So in essence, Ms. Pelosi believes in curtailing the freedom of speech. I think it is safe to make that assumption, based on the exchange. The free market helped spawn talk radio as we know it today. And from that the alternative media was born, and continues to thrive today. But Madam Pelosi dislikes the fact that we do have the freedom to speak our minds on a variety of subjects.

The freedom of speech, as enumerated under the First Amendment, gives us the right to speak out on our government. This was one of the founding principles of this nation. The First Amendment is all about our rights when it comes to the government. We have the right to speak out against it, assemble in protest over its decisions, demand a redress of grievances, the press has unfettered rights to criticize the government, and religion enjoys non-interference from it. When it comes to speech, we all have a right to speak. But we do not have the right to be heard.

Anyone of us can listen to someone rail about this issue or that issue, but we do not have to stick around and continue listening if we do not wish to. Madam Pelosi dislikes the fact that we do choose to tune into talk radio, and that we receive information from talk radio that we would not otherwise know about. The media, after all, is severely falling short in its job of news reporting. So if talk radio is quashed, which is what will happen if the Fairness Doctrine is instituted, then what will be next? Blogs? Vlogs? Other commentators on the Internet?

She should also consider this: If she does reinstate it, what is to prevent the Supreme Court from striking it down because it directly violates our freedom of speech? She seems to forget that in 1984 Associate Justice William Brennan wrote, in FCC v. League of Women Voters that they would reexamine the Fairness Doctrine if it had "the net effect of reducing rather than enhancing speech." No one can argue the contrary that the Fairness Doctrine would, indeed, curtail speech and not enhance it.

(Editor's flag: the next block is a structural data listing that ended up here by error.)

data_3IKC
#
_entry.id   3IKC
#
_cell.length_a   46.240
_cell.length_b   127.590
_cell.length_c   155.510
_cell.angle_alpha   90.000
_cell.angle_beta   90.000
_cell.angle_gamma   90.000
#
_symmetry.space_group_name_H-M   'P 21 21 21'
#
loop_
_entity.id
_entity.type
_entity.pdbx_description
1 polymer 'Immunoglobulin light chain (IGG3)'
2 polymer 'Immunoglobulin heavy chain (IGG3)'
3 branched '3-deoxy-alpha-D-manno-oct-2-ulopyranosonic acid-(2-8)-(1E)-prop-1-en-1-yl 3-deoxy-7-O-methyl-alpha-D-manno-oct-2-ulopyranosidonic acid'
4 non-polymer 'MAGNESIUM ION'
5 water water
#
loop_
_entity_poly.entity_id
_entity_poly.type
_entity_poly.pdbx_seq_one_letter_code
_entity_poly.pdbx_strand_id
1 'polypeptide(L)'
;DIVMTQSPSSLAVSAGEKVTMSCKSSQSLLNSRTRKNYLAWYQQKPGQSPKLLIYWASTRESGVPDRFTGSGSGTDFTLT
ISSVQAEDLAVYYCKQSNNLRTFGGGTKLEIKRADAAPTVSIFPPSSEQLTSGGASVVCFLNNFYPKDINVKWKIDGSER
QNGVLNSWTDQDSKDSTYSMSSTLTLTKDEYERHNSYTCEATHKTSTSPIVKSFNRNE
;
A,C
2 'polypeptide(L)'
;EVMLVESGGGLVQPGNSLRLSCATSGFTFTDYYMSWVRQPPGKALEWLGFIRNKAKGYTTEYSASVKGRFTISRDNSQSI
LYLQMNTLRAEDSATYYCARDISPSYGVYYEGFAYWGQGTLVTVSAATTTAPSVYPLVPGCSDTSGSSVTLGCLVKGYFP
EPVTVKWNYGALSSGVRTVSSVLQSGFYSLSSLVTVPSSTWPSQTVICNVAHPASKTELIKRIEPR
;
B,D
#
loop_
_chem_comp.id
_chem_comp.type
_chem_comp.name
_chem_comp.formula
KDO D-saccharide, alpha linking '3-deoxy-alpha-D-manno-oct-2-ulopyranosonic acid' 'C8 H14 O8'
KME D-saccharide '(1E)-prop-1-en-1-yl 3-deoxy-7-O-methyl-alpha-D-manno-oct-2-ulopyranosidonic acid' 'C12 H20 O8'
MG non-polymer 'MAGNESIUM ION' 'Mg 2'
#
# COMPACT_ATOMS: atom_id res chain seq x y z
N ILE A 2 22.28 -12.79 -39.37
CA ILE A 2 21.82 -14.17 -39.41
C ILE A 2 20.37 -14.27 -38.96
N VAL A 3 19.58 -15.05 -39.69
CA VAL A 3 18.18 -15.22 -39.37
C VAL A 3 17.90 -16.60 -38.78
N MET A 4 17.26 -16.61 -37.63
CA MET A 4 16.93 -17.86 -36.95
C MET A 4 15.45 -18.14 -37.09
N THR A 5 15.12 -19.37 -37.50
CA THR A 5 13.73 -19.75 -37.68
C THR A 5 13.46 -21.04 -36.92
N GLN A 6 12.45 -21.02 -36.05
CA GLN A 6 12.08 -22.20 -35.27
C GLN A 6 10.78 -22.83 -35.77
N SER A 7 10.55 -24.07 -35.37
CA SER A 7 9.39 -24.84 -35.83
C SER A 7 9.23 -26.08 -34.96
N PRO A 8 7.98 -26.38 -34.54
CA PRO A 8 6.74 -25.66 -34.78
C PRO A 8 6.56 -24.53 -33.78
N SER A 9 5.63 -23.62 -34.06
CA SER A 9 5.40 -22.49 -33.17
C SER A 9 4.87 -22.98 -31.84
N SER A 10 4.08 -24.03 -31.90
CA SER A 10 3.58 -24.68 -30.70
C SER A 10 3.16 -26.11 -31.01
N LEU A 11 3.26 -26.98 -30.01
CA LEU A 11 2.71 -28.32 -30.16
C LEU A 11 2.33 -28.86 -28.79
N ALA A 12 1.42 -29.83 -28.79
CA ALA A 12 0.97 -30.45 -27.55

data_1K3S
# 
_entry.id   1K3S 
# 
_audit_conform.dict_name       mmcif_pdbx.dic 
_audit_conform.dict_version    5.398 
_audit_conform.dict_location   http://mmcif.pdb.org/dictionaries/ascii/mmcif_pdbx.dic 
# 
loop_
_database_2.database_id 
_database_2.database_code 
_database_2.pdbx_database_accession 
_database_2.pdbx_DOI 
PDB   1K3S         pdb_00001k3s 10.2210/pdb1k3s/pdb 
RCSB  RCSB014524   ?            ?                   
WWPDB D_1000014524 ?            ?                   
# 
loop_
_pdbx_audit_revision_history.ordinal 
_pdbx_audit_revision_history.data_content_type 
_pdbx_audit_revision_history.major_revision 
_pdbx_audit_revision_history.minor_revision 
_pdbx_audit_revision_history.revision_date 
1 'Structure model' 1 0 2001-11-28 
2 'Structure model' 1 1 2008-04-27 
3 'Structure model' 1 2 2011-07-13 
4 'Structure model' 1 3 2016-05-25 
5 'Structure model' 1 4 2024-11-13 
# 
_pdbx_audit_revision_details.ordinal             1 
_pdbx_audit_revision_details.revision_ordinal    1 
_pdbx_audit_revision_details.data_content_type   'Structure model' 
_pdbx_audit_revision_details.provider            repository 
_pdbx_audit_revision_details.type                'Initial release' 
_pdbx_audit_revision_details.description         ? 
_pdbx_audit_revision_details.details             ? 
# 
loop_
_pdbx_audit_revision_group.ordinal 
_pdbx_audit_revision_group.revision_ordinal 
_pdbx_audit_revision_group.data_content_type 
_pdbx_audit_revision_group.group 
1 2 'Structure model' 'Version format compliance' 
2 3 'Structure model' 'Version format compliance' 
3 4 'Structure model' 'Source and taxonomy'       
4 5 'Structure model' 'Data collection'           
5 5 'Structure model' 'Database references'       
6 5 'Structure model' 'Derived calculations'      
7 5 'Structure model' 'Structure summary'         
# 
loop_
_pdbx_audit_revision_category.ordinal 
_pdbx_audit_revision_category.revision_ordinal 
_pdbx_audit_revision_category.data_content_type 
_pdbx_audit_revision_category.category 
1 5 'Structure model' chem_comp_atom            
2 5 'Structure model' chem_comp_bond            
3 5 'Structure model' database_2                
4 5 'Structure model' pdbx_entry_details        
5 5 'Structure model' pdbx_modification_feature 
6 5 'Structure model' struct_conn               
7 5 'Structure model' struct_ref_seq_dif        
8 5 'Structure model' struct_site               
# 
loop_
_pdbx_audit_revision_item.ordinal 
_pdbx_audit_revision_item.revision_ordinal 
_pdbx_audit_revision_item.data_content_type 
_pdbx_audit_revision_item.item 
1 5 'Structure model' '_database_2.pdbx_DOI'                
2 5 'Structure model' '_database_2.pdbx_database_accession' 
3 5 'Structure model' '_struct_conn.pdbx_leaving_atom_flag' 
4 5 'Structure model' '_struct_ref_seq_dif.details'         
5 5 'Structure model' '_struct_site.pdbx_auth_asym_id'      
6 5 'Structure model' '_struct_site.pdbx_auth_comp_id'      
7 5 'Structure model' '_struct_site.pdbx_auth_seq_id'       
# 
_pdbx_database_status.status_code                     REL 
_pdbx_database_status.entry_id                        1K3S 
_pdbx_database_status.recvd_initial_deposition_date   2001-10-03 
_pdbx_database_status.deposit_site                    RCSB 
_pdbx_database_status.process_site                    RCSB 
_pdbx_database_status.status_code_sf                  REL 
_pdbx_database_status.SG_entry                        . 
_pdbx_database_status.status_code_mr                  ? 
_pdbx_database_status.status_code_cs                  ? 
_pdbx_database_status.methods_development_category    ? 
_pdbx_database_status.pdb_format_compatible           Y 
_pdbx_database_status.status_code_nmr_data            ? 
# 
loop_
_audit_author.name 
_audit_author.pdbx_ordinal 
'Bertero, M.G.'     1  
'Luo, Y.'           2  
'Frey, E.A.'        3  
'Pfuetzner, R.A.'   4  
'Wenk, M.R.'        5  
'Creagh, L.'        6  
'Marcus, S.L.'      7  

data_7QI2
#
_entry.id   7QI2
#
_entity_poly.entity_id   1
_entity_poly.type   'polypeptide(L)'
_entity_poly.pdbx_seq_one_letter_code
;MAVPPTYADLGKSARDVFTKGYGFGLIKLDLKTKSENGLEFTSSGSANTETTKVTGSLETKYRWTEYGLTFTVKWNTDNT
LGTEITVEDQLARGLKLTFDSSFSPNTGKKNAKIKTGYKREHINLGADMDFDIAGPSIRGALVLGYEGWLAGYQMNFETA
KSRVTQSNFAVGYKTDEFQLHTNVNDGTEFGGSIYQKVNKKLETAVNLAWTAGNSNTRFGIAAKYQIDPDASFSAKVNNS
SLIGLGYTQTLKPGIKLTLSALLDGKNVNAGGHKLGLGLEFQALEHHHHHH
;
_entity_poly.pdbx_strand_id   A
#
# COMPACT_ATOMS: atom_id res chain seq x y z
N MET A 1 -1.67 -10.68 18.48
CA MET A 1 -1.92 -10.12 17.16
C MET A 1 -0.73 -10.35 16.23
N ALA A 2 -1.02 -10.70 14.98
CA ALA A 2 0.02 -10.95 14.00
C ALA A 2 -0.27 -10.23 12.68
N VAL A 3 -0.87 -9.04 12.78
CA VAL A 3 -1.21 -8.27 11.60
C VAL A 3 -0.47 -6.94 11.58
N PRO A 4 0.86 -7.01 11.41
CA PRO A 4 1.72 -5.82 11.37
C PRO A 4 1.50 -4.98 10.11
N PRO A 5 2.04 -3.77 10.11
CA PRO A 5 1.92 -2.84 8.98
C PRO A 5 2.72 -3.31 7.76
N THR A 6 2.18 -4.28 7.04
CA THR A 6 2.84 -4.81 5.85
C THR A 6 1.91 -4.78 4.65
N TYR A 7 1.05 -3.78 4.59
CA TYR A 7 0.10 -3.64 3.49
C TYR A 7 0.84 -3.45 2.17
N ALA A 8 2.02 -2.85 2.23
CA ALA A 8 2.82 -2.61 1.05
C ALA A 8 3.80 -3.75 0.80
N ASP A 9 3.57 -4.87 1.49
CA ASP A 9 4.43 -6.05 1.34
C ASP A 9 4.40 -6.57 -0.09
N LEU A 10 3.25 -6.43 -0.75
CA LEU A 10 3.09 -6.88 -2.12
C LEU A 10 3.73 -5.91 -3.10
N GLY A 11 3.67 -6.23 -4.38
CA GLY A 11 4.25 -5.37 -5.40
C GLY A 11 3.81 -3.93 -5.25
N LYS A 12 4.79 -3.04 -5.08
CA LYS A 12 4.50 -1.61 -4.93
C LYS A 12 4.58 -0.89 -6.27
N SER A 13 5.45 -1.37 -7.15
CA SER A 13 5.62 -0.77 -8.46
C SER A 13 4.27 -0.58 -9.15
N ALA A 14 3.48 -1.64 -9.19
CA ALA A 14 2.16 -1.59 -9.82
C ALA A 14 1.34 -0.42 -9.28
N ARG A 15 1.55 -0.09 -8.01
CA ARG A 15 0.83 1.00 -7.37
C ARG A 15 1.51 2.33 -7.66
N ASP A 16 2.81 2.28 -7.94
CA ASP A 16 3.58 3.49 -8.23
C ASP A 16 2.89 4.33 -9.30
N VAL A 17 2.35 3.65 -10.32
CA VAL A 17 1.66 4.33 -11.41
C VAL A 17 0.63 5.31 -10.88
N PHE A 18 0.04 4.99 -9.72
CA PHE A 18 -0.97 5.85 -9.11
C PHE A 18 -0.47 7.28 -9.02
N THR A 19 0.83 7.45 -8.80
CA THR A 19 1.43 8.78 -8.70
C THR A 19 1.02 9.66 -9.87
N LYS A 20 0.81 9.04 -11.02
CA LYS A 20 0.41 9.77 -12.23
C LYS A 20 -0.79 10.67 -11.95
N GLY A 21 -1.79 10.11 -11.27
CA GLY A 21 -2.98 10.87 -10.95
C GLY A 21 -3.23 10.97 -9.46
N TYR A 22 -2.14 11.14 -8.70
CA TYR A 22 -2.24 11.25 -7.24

This is today's Democrat Party. They cannot compete in the realm of debate or with ideas. They seek only to curtail -- control, if you will -- the rights of the people of this nation.



Anonymous Anonymous said...

I would be more worried if I were you about these two factors killing talk radio:

Most of it is on AM. And most of its listeners are over 55. It's a struggle getting younger people to listen to radio at all, much less AM.

By the way, there are two powerful disincentives to stations throwing in the towel on talk and going back to music -- music doesn't work on AM, which is why they started talk in the first place, and the record companies are about to get Congress to force radio stations to pay more royalties for their songs. That's going to cost radio stations more than hiring a boatload of liberals to balance things out would.

Talk radio will survive with or without a Fairness Doctrine. In fact, the first talk radio station (KABC) went on the air in 1960 -- 25 years before the doctrine was repealed. That station had conservatives like Joe Pyne and Ray Briem on for years. So there is nothing to fear here.

July 1, 2008 at 5:32 PM